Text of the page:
Does Process Belong in a Startup?

I’m often confronted with the question about adding process to a small software development team of a Startup. It seems to be a common myth that adding process to a small team hampers the speed and pace at which developers must develop to quickly get a product to market at a startup. That process on a small team takes time away from developers that they could be using to develop the product. That process is a luxury for development once out of the startup phase. This is not only false but can actually lead to missing deadlines, poor quality, poor team moral, and extra resources.

I have been part of development teams at startups with the “Wild West” mentality of each developer focusing on their piece and only communicating when they need something with little to no accountability. These teams always miss deadlines, have a poor product, have frustrated engineers, and managements answers seems to be to through more bodies onto the project. I’ve also been part of and lead development teams that did incorporate process. The difference is night and day. Process brings projects on schedule, holds them to higher quality, has happy developers, and doesn’t require more resources or time then the “Wild West” method.

One of the biggest benefits of process is the ability to plan development to hit deadlines. There are different methods of process, my favorite is Scrum. I won’t go into the details of the Scrum process, but it allows flexibility, developer buy-in, accountability, and communication across the team and company. The scrum master, or person responsible for ensuring scrum practices, can easily be a developer on the team. Process will allow management to know very early what the team is capable of, what to expect, and very realistic timelines for milestones.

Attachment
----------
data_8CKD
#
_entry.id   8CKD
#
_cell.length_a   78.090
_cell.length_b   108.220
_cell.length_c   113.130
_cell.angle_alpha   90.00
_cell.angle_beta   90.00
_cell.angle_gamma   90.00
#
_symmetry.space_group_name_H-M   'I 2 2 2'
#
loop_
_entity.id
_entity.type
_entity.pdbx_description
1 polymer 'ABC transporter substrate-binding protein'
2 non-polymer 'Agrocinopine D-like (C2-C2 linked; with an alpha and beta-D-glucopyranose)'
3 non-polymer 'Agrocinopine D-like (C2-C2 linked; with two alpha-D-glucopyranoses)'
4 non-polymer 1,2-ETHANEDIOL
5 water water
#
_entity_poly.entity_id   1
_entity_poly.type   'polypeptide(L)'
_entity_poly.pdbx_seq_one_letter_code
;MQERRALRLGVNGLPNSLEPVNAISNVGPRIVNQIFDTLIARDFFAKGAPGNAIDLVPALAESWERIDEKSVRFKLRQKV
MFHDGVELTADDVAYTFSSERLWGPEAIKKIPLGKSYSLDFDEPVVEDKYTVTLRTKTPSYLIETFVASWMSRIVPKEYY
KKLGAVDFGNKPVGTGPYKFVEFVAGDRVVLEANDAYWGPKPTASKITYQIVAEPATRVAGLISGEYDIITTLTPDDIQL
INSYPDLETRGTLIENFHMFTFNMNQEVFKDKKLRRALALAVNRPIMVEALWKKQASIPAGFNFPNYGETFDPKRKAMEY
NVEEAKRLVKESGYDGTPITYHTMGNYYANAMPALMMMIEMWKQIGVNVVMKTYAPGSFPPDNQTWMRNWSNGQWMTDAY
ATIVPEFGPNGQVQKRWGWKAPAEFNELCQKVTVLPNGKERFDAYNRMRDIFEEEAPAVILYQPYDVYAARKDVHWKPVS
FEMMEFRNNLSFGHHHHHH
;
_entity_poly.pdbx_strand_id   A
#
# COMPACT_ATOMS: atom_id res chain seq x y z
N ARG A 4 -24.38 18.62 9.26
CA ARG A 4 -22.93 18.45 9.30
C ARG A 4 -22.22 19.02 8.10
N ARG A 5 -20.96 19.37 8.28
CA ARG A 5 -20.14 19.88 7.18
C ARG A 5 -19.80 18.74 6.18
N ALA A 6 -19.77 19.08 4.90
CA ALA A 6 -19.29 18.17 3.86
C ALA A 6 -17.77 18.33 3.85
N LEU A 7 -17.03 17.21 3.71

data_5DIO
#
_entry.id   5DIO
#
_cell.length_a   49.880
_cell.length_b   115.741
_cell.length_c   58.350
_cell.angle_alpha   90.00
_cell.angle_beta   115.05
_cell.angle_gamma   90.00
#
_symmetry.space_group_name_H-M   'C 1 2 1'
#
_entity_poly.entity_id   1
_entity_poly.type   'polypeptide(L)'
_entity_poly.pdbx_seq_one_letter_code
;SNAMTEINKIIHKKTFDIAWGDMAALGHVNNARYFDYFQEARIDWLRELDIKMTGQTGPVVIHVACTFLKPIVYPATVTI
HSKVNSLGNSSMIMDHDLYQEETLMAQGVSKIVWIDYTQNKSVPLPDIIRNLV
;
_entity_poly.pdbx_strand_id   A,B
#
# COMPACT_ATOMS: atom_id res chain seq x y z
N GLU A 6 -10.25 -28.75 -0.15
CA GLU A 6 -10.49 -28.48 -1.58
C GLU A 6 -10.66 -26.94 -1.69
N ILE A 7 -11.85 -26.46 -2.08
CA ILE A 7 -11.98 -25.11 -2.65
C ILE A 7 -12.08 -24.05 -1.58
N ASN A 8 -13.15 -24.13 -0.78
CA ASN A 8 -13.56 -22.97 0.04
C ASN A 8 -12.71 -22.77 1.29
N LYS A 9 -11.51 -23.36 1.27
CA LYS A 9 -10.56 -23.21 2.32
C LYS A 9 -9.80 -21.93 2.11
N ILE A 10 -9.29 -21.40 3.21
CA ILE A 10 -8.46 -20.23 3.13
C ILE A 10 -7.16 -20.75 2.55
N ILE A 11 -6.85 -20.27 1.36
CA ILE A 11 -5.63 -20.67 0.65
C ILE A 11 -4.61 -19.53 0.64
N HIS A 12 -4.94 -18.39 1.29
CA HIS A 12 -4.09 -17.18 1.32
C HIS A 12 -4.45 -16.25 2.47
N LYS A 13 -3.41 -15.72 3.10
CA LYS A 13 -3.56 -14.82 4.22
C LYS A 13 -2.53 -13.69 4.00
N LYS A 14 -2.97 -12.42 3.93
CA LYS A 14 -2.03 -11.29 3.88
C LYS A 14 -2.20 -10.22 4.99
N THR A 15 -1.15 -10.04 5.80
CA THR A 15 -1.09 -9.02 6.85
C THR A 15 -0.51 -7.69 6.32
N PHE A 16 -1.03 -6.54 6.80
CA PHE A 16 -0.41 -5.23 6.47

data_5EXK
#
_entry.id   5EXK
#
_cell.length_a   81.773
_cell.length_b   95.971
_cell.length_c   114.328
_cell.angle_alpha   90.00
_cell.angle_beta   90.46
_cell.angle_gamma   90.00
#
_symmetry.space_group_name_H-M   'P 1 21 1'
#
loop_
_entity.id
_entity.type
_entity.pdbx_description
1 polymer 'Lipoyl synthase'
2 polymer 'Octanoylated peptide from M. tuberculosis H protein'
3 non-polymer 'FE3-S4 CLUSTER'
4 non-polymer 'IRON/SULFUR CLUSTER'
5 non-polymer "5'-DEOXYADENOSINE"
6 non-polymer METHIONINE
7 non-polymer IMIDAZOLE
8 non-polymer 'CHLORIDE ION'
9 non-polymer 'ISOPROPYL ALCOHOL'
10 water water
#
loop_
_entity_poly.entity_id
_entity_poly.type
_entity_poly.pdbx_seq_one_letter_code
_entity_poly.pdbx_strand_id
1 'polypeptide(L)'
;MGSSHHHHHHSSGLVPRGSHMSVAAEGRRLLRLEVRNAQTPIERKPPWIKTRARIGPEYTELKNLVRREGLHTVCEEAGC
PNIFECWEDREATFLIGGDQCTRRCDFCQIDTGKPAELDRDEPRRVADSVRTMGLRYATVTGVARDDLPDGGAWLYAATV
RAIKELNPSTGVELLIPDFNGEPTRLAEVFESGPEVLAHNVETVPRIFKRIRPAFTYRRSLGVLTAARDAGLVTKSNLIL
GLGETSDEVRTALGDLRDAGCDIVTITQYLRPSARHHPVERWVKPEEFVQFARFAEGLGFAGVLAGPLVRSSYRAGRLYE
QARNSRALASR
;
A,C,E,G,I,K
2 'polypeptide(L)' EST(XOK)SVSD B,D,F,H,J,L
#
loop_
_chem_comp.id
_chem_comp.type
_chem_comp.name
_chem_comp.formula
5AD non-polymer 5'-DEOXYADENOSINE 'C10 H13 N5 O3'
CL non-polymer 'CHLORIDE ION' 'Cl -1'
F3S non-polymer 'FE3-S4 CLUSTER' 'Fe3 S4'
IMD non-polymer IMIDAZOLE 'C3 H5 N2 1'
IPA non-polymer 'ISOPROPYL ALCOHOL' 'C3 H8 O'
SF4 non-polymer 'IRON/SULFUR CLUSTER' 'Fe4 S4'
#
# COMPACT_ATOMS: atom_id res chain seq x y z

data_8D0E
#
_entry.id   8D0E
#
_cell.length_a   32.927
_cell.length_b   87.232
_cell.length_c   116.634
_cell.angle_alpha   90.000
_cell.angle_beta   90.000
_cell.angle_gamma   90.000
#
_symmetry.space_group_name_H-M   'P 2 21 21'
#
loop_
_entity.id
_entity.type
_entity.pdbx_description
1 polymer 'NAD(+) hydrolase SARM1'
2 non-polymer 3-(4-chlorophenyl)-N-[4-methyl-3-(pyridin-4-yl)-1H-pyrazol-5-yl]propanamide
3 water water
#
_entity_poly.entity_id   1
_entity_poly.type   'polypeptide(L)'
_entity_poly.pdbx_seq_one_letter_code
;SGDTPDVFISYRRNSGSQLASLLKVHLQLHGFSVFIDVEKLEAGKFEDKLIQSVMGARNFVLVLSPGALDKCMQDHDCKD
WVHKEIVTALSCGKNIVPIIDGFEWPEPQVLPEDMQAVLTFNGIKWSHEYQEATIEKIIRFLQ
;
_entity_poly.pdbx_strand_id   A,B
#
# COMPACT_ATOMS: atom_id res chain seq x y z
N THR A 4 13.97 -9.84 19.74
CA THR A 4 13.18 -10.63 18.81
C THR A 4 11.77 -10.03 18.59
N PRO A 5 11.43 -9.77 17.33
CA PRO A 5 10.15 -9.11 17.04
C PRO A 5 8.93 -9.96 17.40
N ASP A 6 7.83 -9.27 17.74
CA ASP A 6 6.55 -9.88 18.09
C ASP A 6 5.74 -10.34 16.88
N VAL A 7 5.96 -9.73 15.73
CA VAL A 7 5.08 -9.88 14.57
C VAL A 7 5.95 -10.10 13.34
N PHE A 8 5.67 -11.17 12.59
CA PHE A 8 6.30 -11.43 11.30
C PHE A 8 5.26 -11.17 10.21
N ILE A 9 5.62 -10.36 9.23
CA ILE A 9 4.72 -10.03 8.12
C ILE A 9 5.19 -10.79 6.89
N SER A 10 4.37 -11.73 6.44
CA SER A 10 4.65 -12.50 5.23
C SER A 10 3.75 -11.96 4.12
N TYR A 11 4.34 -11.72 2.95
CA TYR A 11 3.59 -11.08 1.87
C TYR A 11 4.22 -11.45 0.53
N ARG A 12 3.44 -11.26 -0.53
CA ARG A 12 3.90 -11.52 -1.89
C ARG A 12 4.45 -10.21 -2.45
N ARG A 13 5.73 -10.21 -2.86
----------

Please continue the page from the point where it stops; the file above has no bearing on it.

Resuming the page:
A product can be pieced together by developers but without process the quality cannot be guaranteed. A QA process is a must even for the smallest teams. Even the most careful developers should not be left as the only QA before a customer sees the product. QA should be built into the development process. If using scrum, then the person responsible for QA should be part of that scrum team to ensure that at the completion of the development cycle the product is in a releasable state. Any QA process should include a QA checklist that is constantly updated and checked each QA cycle.

Good process will allow communication between team members, shield team members from management, encourage team cohesiveness, and reduce frustrations due to a lack of process. Process such as scrum allows developers to be aware of and plan for dependencies and feel ownership of their tasks.

A common complaint against process is that it takes more time to implement process then to just do the work. Or that process takes time away from a developer who could be doing more development. Unfortunately, this is proven time and time again as simply not true. Yes, process does take time, but in the end is saves time. A typical developer on a small team using scrum will spend less then 10 minutes in a daily scrum meeting where all of the necessary communication takes place. This means they’re not in hour long design/bug/team/department/company meetings. It also means some kind of task management that requires the developer a few seconds to grab a task, but means that are doing tasks that have been prioritized and deemed important to complete.

Process should never be implemented for the sake of process. And there is the concept of too much process. However, not having process even for a small team in a startup environment can and usually is detrimental to the success of the project.

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